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I've created some changes to a git repo, and committed them to master (I have NOT pushed the changes up to GitHub, however). What I need to do now, is create a new branch, and move my commits over to this new branch. The changes are quite large and so manually redoing the changes on a new branch is not possible - hopefully there is some set of commands which will rewind master to before my commits, move my commits onto a new branch, and then push these up.

I did search for other questions but I didn't see any that exactly fitted my situation, so wanted to get an exact answer.

Thanks in advance!

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marked as duplicate by Useless, guerda, krlmlr, EdChum, nKn Apr 13 '14 at 10:18

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2 Answers 2

up vote 3 down vote accepted

That's fairly easy:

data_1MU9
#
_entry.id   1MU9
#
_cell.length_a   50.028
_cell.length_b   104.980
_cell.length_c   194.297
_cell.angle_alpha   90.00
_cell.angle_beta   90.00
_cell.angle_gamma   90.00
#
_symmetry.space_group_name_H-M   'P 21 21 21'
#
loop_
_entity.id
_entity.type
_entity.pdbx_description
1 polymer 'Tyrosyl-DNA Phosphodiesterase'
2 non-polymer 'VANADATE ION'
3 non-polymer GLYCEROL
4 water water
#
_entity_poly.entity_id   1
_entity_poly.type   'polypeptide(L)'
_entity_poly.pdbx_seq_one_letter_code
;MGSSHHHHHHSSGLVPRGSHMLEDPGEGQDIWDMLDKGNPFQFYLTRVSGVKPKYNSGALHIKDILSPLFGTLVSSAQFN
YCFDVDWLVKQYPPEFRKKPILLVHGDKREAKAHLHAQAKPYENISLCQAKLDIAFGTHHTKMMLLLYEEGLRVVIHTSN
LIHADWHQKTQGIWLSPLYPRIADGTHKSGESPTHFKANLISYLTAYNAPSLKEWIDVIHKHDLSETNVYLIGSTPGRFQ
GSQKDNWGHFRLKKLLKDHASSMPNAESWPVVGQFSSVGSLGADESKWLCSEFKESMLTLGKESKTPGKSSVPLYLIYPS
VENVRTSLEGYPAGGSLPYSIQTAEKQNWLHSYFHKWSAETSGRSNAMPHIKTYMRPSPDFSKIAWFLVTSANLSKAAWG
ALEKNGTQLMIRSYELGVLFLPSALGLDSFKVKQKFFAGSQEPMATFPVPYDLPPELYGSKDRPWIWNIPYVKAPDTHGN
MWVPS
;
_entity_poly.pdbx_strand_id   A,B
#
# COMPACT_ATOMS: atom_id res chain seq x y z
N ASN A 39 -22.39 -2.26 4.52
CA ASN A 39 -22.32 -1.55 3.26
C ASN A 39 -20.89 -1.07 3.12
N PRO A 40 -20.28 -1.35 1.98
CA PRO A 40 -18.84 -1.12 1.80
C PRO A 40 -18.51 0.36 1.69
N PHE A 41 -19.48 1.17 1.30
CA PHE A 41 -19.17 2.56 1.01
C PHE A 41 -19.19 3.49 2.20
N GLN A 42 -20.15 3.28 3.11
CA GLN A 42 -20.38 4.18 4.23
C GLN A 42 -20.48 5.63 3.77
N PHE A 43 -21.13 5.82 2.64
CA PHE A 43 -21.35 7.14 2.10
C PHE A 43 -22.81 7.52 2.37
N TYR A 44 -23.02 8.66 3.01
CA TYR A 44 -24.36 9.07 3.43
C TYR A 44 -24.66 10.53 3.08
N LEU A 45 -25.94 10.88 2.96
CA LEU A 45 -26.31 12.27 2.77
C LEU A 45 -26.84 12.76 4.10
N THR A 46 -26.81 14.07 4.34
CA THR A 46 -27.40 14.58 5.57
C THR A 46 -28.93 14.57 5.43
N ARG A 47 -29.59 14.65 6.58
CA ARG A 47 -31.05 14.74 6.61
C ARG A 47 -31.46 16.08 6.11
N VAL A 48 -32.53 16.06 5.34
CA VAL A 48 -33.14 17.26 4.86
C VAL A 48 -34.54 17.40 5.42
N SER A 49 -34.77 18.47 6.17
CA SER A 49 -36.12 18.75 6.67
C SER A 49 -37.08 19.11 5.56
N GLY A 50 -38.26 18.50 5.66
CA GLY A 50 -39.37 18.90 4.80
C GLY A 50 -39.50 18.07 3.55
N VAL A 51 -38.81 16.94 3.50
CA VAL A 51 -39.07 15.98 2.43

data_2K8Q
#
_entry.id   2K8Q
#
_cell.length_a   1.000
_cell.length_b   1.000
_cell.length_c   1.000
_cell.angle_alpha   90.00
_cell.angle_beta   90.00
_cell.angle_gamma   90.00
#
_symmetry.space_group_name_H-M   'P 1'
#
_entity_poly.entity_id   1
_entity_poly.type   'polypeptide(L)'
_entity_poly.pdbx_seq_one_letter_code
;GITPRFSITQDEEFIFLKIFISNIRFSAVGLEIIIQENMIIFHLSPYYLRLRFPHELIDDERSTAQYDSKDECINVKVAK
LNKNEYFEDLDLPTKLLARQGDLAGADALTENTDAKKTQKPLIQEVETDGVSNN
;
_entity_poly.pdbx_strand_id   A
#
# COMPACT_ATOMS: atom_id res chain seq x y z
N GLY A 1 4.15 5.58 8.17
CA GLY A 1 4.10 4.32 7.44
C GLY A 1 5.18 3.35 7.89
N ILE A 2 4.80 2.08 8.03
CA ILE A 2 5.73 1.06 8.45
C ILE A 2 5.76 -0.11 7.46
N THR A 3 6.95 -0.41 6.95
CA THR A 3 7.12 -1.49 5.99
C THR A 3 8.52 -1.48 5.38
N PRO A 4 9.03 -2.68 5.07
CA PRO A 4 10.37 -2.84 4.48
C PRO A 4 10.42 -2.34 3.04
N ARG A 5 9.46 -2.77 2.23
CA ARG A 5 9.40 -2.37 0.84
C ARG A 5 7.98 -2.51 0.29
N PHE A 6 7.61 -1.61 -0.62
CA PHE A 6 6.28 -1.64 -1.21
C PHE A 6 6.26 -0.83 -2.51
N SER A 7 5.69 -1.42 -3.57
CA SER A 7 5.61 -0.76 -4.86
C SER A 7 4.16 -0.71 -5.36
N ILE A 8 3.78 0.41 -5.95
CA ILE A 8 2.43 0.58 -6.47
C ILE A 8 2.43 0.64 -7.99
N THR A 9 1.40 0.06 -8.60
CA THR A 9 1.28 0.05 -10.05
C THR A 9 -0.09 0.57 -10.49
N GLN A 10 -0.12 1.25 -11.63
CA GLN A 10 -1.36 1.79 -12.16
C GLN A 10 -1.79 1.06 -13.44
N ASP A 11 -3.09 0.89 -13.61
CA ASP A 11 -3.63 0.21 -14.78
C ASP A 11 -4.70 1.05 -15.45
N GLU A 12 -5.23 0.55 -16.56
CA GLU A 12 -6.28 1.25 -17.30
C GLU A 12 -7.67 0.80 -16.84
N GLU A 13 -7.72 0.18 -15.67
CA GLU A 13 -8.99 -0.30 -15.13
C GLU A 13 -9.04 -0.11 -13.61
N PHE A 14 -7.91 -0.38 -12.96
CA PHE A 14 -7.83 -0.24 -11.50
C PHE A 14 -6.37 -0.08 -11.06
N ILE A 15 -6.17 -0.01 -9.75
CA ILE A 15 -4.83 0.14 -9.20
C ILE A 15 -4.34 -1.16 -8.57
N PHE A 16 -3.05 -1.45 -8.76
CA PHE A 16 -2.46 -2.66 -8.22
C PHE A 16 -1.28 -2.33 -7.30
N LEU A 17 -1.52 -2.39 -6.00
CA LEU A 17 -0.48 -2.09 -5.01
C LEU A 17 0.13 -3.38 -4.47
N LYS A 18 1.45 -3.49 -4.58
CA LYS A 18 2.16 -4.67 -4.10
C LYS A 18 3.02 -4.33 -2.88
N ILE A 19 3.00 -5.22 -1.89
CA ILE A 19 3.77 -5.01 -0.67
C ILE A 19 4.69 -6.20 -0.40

# make sure you're on master
git checkout master
# create a new branch that is identical to master
git branch mystuff master
# reset your local master branch to the state of the remote master
git reset --hard origin/master
# push your new branch to the remote
git push origin mystuff
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This worked flawlessly - Fernaref's may have also worked but since this seemed easier I tried this first :P –  Javawag Mar 27 '13 at 13:51
    
Yea, it is easier when the commit you want to roll back to is the current HEAD of origin/master. –  Femaref Mar 27 '13 at 21:19

First, create the new branch, then rewind master:

git branch new_branch
git reset --hard <sha1-id>

To find the needed sha1-id, check git log.

Afterwards, you can push that branch up to your remote:

git checkout new_branch
git push -u origin new_branch

Note that -u will set up a tracking branch, meaning you will be able to issue git pull and git push without specifing origin new_branch from now on.

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